Glygogenolysis is in the cytoplasm of muscle, liver, and adipose
G1P is released to undergo glycolysis
Glycogen phosphorylase breaks 1,4
debranching enzyme breaks 1,6
phosphoglucomutase converts g1p to g6p
Glucagon and Epinephrine stimulate glycogenolysis. Phosporylates Glyogen phosphorylase.
Insulin inhibits by dephosphorylating glycogen phosphorylase.
A 3-month-old presents with poor weight gain. She has mild hepatomegaly, enlarged tongue and EKG changes.
Pompe Disease- AR Glycogen storage disease
Deficiency in lysosomal acid alpha 1,4- glucosidase an enzyme that degrades glycogen in lysosomal vacuoles.
Can come on in infants (most severe). Leads to hyprtrophic cardiomyopathy, macroglossia.
Juvenile- delayed motor milestones in walking and swallowing.
adult- slowly progressive proximal muscle weakness.
No cardiac symps in adults or juveniles.
Labs- Elevated serum CK, Aspartate tansaminase.
The only lysosomal accumulation of glycogen.
What is the role of lysosomal acid alpha 1,4- glucosidase?
Degrades glycogen in lysosomal vacuoles.
Deficiency leads to pompe disease.
What is Cori Disease?
AR disorder of glycogen debranching enzyme causing incomplete glycogen breagdwon. abnormal glycogen.
hepatosplenomegaly, hypoglycemia, hyperlipidemia, and growth retardation. skeletal myopathy and caridomyopathy. fasting ketosis.
Rx- high carb diet (cornstarch)
Jews of North Africa.
Why do Cori and Anderson go hand in hand?
Cori is defeciency of the debranching.
Anderson is a branching deficiency leading to poor solubility of glycogen and cirrhosis.
A 24 y/o with painful muscle cramps on prolonged excercise with occasional reddish-purple urine. What is the Diagnosis? What is the deficiency?
McArdle Disease- AR
Deficiency in muscle glycogen phosphorylase so the 1,4 cannot be broken.
Leads to excercise intolerance, cramping, and burgundy-colored urine from muscle breakdown.
Has elevated creatine kinase even at rest.
What is the difference between McArdle's and Tarui Disease?
McArdle's is a breakdown deficiency. Tarui is an AR disorder that has a similar presentation, but his a defect in PFK so glycolysis is malfunctioning. Also has nausea and vomiting and hemolytic anemia.
What is Pyruvate Dehydrogenase complex deficiency?
AR disorder
PD coverts pyruvate to acetyl CoA. Without it, there is limited Citrate production and no citric acid cycle. This can lead to an energy defecit in the CNS, lactic acidosis.
Neuro symps like ataxia, developmental delay, abnormal eye movements, and seizures. A Thiamine(B1) deficiency can bring it out (alcoholics).
High blood lactate and pyrvate levels and lactic acidosis.
Rx- give high fat foots with ketogenic nutrients. Lysine and Leucine
What does a deficiency in fructokinase cause?
Essential fructosuria
AR disorder
asymptomatic, but have sugar in blood and urine.
Can be confused with DM.
How does Fructose Intolerance manifest itself?
What is the defect?
What are the clinical symptoms?
Fructose 1,6 bisphos aldolase B disorder in liver, kidney and intestine, AR.
This enzyme catalyzes the hydrolysis of F1P and F1,6BP
Without this enzyme, F1P can accumulate and damage the liver.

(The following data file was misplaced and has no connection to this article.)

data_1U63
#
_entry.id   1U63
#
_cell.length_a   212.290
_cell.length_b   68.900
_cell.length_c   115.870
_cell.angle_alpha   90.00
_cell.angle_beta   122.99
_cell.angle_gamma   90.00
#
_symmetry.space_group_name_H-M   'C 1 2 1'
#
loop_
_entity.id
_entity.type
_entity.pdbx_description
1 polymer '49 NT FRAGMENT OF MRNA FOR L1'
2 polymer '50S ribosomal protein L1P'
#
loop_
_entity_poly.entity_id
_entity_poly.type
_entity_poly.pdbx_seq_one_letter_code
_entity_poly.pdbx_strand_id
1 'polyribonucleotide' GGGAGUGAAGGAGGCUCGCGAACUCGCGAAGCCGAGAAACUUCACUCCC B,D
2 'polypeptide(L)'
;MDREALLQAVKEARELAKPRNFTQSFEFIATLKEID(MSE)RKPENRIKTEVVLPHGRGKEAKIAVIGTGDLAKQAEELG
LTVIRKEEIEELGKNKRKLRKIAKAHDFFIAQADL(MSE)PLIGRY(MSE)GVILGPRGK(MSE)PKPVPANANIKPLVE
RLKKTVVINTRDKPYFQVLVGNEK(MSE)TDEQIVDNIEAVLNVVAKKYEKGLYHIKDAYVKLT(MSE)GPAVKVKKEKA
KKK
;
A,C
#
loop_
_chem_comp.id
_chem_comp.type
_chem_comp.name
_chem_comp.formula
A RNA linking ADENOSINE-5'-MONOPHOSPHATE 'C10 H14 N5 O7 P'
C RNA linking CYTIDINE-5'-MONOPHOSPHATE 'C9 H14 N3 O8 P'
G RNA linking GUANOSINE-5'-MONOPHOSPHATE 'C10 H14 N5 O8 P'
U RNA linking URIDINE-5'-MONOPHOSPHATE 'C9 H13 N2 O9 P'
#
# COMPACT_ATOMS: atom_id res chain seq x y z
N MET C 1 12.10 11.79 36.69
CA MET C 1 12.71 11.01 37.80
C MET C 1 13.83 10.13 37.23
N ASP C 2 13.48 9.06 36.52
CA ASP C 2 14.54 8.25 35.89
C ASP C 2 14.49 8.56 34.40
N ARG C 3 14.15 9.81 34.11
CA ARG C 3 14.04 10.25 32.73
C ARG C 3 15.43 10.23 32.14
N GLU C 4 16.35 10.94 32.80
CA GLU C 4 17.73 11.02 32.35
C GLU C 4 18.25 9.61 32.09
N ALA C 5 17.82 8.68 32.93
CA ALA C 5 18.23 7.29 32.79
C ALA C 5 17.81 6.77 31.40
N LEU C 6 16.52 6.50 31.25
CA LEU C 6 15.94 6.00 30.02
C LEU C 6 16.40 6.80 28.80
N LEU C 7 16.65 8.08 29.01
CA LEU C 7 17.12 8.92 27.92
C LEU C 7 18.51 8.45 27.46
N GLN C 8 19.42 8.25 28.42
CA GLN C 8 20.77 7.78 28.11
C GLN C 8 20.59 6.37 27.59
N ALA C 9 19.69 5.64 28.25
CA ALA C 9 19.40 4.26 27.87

Fruit Juice, Fruit, Sweetened Cereal, or table sugar are the triggers
Clinical Sx- lethargy, irritability, jaundice, hepatomegaly, vomiting, convulsions. Can cause cirrhosis and kidney failure.
Labs, Hypoglycemia, fructosemia, liver and kidney signs.
When you think Mediterranean and anemia, what enzyme do you think of?
G6P dehydrogenase
X-linked recessive. catalyzes O2 in the HMP shunt. Reduces NADP to NADPH. Maintains glutathione. w/o, lose RBCs.
Fava beans, TB drugs and other triggers bring out the symps. Jaundice, gallstones, fatigue, splenomegaly.
Normochromic, normocytic anemia. Heinz bodies.
What are the roles and regulators of the following in Glycolysis:
Pyruvate kinase
Glucagon inhibits all, Insulin Stimulates all.

Hexokinase and Glucokinase- Triggers Gcose to G6P. Inhibited by G6P. Hexokinase is all over, Gluco is only in the liver and pancreas. Gluco is inhibed by F6P not G6P.
PFK- Rate limiting enzyme, triggers F6P to F16BP, inhibbed by ATP and Citrate. Stimmed by F26BP, AMP
Pyruvate Kinase trigs Phospho to pyruvate. Inhibbed by ATP, Alanine. Stimmed by F16bp.
What is Phase 1 and Phase 2 glycolysis?
Phase I- Energy invesment
1 Gcose to 2 G3P
Consumes 2 ATP
F6P to F16BP is the rate limiting step
Phase II- Energy production phase
Converts two G3P to two pyruvate
makes 4 ATP and two NADH
What are the enzymes of glycolysis?
Deficiency in any least to hemolytic anemia.
Triose Phosphate Isomerase
Phosphoglycerate kinase
Pyruvate Kinase
What are the 5 fates of Pyruvate?
Acetly CoA- Enters the Crebs and makes Fatties. Pyruvate Dehydrogenase triggers it, cofactored with thiamine and Coenzyme A. In the mitochondria and is irreversible. ATP, NADH, and Acetyl-CoA are inhibitors.
Oxaloacetate- Used in the Crebs and gluconeogenesis. Triggered by Pyruvate Carboxylase with cofactor Biotin. Acetyl CoA can stimulate. Is an irreversible reaction in the Mitochondria.
Lactate- made in conjuction to replenish NAD stores. Triggered by Lactate Dehydrogenase and high NADH/NAD ratio. Reversible reaction in teh cytosol of liver, heart and muscle.
Alanine- serves as a carrier of amino acids in muscle to liver. ALT triggers.
Ethanol- Yeast and Bacterial reaction to replenish NAD, triggered by Pyruvate decarboxylase. Uses Thiamine as cofactor.
how is fructose metabolized?
Fructose to F1P to Dihydroxyacetone Phosphate or Glyceraldehyde
Dihydroxyacetone Phospate enters glycolysis
Fructokinase triggers the first reaction. Deficiency causes essential fructosuria.